The second most popular tourist attraction in México state after the ancient city of Teotihuacán is seeking to boost visitor numbers by tapping into a segment of the market that is notoriously tricky to crack: millennials.
The Cosmovitral Botanical Garden in the historic center of Toluca features an elaborate stained-glass mural by deceased México state artist Leopoldo Flores that tells the story of man and his relationship with the universe. It is also home to 400 different species of plants.
More than 360,000 visitors have enjoyed the enclosed garden this year, including foreigners from countries such as Japan, Israel and Spain, but director Alejandra Abraham Jarquín would like to see more young people coming through the doors.
“. . . Generations like the famous millennials and other young people don’t know [the garden]. For that reason, I think that the time has come to freshen up its image in order to attract people aged 30 and below . . . It will be a little complicated but not impossible,” she said.
Abraham said that public interest in the Cosmovitral has waned since 2015, the year after former United States president Barack Obama, ex-prime minister of Canada Stephen Harper and former Mexican president Enrique Peña Nieto visited during a leaders’ summit in the México state capital.
To stimulate new interest, the way in which the botanical garden/museum is marketed will be given a makeover, the director told the newspaper El Universal without offering further details.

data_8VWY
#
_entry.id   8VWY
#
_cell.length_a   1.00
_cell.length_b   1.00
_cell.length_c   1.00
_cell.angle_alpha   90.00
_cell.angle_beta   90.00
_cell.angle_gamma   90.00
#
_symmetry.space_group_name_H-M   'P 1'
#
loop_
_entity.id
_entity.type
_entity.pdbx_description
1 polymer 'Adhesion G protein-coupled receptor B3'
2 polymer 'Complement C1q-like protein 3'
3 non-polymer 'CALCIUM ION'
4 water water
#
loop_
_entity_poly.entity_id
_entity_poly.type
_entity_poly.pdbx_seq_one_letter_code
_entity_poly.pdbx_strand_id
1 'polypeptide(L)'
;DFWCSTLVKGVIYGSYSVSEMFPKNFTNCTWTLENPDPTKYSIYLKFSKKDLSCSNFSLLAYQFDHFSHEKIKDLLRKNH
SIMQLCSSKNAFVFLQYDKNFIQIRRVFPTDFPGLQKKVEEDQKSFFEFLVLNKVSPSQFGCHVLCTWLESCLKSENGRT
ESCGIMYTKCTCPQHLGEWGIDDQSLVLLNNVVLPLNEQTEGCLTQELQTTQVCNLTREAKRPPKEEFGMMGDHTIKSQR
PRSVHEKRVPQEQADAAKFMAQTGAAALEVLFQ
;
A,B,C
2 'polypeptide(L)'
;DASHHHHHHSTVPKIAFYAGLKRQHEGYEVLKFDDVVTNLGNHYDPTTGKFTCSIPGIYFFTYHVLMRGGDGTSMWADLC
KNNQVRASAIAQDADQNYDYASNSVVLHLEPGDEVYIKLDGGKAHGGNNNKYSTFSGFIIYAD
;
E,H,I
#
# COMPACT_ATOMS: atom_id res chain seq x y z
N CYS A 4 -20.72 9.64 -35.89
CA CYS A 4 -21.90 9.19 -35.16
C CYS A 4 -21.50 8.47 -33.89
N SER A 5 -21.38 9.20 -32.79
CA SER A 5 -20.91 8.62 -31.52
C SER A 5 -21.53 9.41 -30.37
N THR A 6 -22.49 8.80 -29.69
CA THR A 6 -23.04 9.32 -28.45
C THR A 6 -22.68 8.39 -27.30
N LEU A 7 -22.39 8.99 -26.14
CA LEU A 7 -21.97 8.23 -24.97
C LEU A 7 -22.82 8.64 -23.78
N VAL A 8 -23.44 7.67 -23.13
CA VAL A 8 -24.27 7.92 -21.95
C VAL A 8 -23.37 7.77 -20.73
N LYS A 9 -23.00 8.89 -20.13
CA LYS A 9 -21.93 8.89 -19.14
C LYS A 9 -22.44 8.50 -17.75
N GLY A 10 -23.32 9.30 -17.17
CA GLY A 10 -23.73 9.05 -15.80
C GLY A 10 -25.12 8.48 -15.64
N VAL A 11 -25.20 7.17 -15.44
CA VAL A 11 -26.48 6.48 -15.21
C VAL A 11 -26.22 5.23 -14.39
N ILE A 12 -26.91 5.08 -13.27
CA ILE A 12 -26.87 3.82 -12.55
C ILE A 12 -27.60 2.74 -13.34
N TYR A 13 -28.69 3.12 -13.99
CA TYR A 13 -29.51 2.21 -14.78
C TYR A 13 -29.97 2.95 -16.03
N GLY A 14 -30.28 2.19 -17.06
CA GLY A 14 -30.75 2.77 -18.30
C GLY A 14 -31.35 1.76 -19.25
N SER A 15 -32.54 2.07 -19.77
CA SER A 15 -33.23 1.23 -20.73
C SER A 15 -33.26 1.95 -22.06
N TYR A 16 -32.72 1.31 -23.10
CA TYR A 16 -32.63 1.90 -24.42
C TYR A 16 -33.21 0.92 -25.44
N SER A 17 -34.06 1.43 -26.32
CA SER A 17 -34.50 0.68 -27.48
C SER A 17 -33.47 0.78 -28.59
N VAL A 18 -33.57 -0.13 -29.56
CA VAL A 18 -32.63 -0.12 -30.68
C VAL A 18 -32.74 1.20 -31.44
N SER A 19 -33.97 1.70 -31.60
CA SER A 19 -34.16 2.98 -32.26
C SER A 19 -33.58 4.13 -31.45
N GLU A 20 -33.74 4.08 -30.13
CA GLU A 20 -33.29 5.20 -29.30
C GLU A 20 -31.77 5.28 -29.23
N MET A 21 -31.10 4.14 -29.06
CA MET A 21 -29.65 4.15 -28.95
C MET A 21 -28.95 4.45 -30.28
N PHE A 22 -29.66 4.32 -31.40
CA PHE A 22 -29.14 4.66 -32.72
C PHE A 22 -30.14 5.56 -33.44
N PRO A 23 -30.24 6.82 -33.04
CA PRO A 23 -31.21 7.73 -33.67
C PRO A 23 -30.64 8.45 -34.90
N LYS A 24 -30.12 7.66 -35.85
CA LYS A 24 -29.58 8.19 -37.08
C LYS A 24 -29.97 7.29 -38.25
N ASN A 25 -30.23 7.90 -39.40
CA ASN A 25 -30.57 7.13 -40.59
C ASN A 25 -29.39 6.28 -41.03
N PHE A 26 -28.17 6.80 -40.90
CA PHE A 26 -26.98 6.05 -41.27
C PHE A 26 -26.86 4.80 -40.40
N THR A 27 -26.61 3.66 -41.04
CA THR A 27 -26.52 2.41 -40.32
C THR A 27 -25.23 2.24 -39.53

Abraham also said that Cosmovitral management have asked the Toluca government for help to clean up the area that surrounds the garden.
The presence of street vendors has made it difficult to get into the attraction and more and more rubbish is accumulating in nearby fountains, which are also used as public bathrooms by people who come to Toluca’s downtown to participate in protests, she said.
“What we’re seeking to do is position the museum among the main sights for national and international tourists . . .” Abraham explained.
Anyone who visits the Cosmovitral can expect a memorable experience. Flores’ mural – which extends around the perimeter of the 3,500-square-meter structure and across its ceiling – is made up of 45 tonnes of stained glass divided into 500,000 separate fragments.
Among the themes explored in the work are the dualities of day and night, man and woman and good and evil.
Abraham said that 28 different colors of glass were used in the mural, 80% of which are shades that were developed abroad. If a section of glass breaks or is damaged, dyes often have to be imported to replace it, she explained.
The Cosmovitral opened in 1990 but construction of the art nouveau building began in 1909 as part of a range of projects to commemorate the centenary of Mexico’s independence from Spain.
It was inaugurated in 1933 and functioned as a market for 40 years before undergoing an extensive renovation in order to be converted into an indoor botanical garden and museum.
The building was renovated again in 2015 with a 31-million-peso (US $1.6 million at today’s exchange rate) investment.
New plant species were introduced and an additional Japanese-inspired space featuring a pond filled with koi was added.
The Cosmovitral is open Tuesday through Sunday from 9:00am to 6:00pm. Entry is just 10 pesos for adults and 5 pesos for children.
Source: El Universal (sp)